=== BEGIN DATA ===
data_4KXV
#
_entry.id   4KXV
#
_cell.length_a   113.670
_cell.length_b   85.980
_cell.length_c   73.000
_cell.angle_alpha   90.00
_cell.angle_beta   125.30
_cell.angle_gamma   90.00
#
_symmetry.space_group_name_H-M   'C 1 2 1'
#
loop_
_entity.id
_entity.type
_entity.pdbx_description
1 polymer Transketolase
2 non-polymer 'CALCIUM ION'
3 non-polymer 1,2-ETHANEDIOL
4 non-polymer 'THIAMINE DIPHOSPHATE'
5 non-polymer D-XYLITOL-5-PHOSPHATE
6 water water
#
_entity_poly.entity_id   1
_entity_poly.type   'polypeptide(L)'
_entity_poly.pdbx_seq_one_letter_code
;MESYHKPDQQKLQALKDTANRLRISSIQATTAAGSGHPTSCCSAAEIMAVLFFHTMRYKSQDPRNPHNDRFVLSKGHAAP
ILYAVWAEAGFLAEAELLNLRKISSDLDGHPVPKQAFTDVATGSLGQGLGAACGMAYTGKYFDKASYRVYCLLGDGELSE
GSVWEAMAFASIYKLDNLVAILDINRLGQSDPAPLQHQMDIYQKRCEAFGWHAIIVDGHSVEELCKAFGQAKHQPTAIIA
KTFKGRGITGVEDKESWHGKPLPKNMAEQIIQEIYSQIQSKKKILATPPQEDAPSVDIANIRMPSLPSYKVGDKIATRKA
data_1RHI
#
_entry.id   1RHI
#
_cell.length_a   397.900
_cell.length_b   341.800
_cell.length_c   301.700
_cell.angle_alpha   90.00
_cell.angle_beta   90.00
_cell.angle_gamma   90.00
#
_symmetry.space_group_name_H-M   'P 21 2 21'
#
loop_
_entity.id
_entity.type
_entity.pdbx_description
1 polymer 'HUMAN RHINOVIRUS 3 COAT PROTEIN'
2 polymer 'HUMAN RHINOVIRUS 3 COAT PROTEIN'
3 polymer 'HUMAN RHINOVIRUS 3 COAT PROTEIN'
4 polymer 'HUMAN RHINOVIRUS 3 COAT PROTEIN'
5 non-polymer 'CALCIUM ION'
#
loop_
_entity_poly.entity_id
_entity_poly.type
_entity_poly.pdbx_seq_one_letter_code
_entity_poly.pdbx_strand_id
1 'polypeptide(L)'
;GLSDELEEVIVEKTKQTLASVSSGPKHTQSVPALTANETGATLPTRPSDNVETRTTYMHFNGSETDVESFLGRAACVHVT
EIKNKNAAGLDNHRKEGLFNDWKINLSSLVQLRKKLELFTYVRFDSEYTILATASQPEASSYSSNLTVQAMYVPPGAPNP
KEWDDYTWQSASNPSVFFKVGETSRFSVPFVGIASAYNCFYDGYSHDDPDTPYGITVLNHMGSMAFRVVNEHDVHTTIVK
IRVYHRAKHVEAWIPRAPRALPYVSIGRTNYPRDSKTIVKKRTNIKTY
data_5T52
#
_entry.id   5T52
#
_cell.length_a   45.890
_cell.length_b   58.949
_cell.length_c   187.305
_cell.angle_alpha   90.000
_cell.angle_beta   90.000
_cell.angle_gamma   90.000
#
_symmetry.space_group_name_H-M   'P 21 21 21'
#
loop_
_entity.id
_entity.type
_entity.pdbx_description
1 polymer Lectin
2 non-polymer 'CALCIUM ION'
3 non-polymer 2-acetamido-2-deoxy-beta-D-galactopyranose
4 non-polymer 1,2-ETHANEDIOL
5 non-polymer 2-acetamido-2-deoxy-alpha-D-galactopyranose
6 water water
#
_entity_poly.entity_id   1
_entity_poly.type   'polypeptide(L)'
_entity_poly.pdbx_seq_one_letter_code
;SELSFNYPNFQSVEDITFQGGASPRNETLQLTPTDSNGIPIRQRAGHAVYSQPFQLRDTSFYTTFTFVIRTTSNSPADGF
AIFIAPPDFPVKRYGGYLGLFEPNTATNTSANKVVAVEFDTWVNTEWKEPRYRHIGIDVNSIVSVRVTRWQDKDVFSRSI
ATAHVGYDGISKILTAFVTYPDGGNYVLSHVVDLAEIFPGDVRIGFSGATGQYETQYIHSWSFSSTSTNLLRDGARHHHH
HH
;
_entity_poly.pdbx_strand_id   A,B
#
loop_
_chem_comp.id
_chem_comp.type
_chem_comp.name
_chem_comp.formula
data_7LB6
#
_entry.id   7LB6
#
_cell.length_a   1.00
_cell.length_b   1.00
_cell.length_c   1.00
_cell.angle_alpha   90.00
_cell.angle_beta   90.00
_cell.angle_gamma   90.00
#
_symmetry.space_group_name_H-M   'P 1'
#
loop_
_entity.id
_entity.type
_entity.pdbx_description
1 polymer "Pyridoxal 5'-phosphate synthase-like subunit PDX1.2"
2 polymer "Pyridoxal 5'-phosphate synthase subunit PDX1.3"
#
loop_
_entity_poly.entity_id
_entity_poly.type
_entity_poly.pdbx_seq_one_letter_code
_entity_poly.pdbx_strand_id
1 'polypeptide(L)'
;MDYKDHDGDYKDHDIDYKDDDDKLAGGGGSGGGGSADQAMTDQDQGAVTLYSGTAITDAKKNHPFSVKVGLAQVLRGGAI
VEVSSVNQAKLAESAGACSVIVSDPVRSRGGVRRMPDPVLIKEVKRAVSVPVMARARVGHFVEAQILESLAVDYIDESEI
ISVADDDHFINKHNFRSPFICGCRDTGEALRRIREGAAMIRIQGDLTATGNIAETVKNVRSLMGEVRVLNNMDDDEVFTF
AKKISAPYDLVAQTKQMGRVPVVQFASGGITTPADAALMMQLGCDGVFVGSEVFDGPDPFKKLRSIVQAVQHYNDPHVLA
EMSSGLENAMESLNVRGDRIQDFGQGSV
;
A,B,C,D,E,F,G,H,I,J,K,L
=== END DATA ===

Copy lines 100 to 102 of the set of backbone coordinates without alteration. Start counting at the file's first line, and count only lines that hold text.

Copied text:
_chem_comp.id
_chem_comp.type
_chem_comp.name